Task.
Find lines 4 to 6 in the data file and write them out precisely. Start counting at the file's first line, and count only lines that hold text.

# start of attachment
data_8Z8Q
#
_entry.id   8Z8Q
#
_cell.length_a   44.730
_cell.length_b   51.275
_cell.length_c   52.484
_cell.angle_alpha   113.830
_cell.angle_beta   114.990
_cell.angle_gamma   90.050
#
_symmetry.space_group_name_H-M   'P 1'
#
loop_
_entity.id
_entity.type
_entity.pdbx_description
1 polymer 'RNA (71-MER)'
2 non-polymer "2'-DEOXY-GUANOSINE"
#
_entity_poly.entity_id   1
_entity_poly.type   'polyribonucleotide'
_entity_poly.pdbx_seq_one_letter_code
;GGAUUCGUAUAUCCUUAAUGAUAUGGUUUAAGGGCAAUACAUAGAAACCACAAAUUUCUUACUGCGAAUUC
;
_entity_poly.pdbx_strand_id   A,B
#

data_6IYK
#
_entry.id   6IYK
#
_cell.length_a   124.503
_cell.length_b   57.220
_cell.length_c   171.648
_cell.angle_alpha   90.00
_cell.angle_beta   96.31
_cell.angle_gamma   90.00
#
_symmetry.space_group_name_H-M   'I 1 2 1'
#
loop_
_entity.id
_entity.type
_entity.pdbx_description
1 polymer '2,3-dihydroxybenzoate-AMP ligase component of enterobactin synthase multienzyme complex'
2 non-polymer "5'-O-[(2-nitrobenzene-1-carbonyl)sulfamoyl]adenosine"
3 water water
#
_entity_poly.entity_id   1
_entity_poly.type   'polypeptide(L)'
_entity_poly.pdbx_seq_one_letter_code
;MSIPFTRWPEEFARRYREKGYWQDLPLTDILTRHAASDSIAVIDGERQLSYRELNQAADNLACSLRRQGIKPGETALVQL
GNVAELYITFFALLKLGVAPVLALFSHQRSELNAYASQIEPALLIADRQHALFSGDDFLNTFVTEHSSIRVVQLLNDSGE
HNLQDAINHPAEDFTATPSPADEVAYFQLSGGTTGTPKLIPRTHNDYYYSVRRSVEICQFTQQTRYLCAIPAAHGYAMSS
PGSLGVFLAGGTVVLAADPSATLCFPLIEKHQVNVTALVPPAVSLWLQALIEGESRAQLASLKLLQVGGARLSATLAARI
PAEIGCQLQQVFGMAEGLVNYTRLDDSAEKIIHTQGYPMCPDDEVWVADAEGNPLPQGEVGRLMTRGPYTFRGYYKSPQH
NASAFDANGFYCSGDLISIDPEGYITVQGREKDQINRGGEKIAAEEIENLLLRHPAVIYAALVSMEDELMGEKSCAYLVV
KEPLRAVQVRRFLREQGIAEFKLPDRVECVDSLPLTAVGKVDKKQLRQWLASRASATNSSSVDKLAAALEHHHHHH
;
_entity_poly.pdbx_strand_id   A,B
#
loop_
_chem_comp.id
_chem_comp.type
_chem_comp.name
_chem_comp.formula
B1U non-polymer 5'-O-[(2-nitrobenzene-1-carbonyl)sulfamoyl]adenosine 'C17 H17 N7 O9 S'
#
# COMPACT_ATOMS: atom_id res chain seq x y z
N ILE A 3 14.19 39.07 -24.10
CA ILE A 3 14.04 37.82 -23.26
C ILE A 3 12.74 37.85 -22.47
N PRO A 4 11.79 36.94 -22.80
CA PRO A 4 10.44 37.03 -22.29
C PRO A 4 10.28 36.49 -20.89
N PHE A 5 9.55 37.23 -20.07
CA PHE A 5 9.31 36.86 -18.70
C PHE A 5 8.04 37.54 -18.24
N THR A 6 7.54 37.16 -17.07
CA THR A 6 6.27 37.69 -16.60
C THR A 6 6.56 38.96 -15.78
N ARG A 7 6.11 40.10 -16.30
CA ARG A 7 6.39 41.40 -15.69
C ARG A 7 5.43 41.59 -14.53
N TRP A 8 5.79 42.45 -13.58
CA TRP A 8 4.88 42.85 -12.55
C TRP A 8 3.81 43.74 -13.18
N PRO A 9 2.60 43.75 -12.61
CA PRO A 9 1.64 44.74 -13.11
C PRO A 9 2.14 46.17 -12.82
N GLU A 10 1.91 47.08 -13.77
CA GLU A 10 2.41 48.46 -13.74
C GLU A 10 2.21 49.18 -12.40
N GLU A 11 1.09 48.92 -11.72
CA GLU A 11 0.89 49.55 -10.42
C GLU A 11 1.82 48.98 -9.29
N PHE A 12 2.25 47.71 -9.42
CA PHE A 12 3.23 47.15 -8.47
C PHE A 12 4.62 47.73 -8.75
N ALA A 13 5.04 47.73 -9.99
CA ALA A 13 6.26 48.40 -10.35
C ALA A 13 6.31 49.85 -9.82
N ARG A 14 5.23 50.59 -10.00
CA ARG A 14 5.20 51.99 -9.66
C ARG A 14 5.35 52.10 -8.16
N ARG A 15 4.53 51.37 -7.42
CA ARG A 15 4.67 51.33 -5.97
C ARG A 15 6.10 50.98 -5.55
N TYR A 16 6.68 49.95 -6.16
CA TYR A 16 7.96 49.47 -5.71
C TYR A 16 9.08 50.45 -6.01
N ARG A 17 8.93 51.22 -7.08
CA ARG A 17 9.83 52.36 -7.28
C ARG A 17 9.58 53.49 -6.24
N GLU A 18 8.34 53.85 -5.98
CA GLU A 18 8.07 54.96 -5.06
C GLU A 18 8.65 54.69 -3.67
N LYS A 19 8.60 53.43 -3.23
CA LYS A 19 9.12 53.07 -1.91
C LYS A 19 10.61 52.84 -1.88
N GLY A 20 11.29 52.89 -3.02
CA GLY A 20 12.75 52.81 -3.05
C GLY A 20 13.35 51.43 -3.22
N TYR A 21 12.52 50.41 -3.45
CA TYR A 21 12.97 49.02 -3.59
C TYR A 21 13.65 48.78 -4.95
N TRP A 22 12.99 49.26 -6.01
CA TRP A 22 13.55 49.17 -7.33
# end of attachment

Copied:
#
_cell.length_a   44.730
_cell.length_b   51.275